La Cage Is Center of Pride Parade
But precisely who owns it has gotten murky.
La Cage, 801 S. 2nd St., is a giant 772-person capacity club in a prominent historic building in Walker’s Point. It was opened in 1984 as La Cage aux Folles by George D. Prentice, Jr., who ran the place until 2005 when he sold it to Michael J. Jost, who has operated it ever since.
On Monday, May 22nd, Prentice took out a Class “B” Tavern application to once again run the city’s largest gay bar. It’s a complicated situation, Jost tells Urban Milwaukee.
He bought the building and the business from Prentice, he said, to keep it in the gay community, and not be developed into condos, for example. But keeping things in the gay community is not as easy as it once was, Jost has learned.
“Twelve years ago, I bought the bar with good intentions,” Jost says. “George held the second mortgage, and I made payments to Waukesha State Bank (the principal mortgage holder) for five years.”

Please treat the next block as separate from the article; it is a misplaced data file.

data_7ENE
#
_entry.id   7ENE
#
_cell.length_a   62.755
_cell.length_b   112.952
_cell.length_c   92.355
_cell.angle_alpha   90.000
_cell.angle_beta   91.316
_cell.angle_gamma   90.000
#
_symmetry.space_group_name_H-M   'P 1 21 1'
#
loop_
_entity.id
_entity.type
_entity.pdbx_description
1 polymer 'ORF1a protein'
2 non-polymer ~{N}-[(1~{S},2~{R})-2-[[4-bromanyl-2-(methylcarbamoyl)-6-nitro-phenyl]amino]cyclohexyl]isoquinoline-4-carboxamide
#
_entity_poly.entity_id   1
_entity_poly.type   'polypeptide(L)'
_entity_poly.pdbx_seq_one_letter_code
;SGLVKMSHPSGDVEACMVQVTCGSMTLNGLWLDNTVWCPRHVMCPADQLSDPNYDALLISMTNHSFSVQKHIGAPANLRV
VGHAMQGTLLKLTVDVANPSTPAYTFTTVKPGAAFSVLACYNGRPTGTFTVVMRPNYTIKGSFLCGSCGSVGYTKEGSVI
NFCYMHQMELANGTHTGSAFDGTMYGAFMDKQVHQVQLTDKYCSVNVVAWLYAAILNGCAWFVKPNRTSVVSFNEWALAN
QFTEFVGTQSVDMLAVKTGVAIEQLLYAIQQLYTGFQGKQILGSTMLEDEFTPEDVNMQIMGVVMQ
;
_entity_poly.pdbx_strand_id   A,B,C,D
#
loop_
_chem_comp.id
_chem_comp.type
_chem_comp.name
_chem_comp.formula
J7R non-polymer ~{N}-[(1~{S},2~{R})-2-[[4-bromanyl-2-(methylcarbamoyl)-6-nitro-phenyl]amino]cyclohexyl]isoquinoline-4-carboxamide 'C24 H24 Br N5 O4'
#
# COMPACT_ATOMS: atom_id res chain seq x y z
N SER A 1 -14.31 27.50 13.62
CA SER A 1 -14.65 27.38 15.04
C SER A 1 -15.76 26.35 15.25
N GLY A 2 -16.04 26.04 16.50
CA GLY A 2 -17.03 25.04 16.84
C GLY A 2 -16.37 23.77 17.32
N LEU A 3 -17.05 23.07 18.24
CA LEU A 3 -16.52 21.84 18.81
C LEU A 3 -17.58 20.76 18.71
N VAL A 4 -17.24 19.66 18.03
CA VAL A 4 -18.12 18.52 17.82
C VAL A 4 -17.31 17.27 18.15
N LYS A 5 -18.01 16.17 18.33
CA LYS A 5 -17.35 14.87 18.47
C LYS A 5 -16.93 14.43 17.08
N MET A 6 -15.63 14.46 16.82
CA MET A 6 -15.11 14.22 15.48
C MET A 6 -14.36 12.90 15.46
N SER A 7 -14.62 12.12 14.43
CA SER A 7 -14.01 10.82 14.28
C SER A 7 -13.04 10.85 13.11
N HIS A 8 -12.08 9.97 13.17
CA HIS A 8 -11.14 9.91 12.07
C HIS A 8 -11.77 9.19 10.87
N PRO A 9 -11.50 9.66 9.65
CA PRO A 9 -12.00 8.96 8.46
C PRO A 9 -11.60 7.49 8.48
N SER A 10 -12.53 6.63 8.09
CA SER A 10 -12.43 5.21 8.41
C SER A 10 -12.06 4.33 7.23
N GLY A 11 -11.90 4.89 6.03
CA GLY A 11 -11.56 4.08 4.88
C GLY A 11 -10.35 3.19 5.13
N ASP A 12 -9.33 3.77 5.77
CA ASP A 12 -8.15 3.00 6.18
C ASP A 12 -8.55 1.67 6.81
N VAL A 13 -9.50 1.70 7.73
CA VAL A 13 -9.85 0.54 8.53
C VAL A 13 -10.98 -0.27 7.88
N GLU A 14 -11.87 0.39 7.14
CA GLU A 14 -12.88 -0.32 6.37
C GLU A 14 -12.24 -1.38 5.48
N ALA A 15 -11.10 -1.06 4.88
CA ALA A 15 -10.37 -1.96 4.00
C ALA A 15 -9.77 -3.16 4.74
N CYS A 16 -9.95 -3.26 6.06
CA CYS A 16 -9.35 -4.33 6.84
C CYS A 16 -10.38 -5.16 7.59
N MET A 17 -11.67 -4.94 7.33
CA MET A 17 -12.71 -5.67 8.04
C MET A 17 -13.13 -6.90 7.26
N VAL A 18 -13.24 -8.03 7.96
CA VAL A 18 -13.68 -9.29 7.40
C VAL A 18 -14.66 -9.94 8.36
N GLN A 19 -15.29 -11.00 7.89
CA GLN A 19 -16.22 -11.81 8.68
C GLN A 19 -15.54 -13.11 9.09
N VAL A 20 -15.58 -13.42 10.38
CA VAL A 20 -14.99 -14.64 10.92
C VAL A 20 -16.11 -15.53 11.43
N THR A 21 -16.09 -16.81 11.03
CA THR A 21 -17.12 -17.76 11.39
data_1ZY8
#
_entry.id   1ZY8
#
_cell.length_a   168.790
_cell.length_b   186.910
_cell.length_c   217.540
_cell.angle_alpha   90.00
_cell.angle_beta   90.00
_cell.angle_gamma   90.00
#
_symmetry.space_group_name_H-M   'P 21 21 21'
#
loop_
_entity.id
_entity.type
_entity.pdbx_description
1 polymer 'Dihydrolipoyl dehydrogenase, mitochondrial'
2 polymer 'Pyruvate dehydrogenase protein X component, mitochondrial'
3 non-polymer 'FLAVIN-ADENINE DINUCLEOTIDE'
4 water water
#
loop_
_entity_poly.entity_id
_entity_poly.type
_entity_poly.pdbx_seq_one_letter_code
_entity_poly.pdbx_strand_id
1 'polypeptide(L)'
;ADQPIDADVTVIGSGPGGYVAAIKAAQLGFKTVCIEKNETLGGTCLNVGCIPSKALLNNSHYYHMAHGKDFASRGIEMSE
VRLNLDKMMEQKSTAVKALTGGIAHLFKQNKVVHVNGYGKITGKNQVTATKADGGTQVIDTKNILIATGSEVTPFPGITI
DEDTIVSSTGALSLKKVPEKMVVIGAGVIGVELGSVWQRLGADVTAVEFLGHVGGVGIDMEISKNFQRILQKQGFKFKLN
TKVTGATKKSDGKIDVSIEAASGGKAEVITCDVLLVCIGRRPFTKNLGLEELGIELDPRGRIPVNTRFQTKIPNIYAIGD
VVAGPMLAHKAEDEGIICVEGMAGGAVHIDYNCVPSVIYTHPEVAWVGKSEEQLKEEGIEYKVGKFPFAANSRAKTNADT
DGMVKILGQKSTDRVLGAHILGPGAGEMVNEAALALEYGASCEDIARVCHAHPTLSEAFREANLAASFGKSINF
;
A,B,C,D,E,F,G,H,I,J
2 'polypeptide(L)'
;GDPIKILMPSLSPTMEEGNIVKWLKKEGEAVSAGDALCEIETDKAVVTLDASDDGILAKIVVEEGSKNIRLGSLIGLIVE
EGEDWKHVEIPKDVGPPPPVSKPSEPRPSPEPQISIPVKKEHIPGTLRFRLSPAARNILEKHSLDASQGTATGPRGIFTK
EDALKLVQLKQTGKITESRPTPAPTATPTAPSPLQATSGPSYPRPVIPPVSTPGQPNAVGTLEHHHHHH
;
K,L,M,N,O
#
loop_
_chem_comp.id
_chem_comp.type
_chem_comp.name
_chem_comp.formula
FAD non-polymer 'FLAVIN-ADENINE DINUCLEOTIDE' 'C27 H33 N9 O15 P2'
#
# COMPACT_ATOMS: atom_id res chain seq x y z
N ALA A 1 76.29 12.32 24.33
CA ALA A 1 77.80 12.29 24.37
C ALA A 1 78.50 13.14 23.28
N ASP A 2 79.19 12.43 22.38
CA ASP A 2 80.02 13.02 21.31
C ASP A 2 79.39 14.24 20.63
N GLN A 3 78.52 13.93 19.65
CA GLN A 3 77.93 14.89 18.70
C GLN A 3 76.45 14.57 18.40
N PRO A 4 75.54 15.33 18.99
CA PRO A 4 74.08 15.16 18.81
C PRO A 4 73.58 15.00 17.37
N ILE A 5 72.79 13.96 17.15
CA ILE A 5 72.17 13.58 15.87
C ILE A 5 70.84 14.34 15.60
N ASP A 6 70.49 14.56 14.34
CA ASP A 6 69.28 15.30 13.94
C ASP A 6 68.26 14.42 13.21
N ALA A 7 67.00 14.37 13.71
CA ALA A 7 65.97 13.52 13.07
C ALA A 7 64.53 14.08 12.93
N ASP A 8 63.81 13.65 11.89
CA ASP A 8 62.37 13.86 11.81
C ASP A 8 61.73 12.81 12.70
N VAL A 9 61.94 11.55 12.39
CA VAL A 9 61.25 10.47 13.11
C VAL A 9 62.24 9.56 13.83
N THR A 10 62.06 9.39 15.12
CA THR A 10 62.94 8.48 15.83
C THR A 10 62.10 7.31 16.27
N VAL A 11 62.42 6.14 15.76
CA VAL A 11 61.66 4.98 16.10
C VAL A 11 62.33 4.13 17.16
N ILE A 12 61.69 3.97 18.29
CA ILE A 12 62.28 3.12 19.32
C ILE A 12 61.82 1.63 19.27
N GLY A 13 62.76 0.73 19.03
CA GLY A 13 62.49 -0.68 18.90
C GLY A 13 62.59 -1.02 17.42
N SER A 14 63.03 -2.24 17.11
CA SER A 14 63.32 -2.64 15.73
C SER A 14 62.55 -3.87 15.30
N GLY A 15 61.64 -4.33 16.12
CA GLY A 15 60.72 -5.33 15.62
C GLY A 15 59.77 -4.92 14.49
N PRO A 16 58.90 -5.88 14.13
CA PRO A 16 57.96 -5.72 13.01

During its first decade-and-a-half the audience at La Cage was 100 percent gay. But by May, 2013, when Urban Milwaukee first paid a visit, we reported the ratio had shifted to about 60 percent gay, and 40 percent straight.
“It’s interesting to see the changes in the last 10 to 15 years of Milwaukee gay culture,” a bartender told writer Audrey Posten at the time.
Posten wrote in 2013, “Today, this stretch of 2nd St. in Walker’s Point houses multiple gay bars, but it wasn’t until La Cage paved the way that the other bars started coming in.”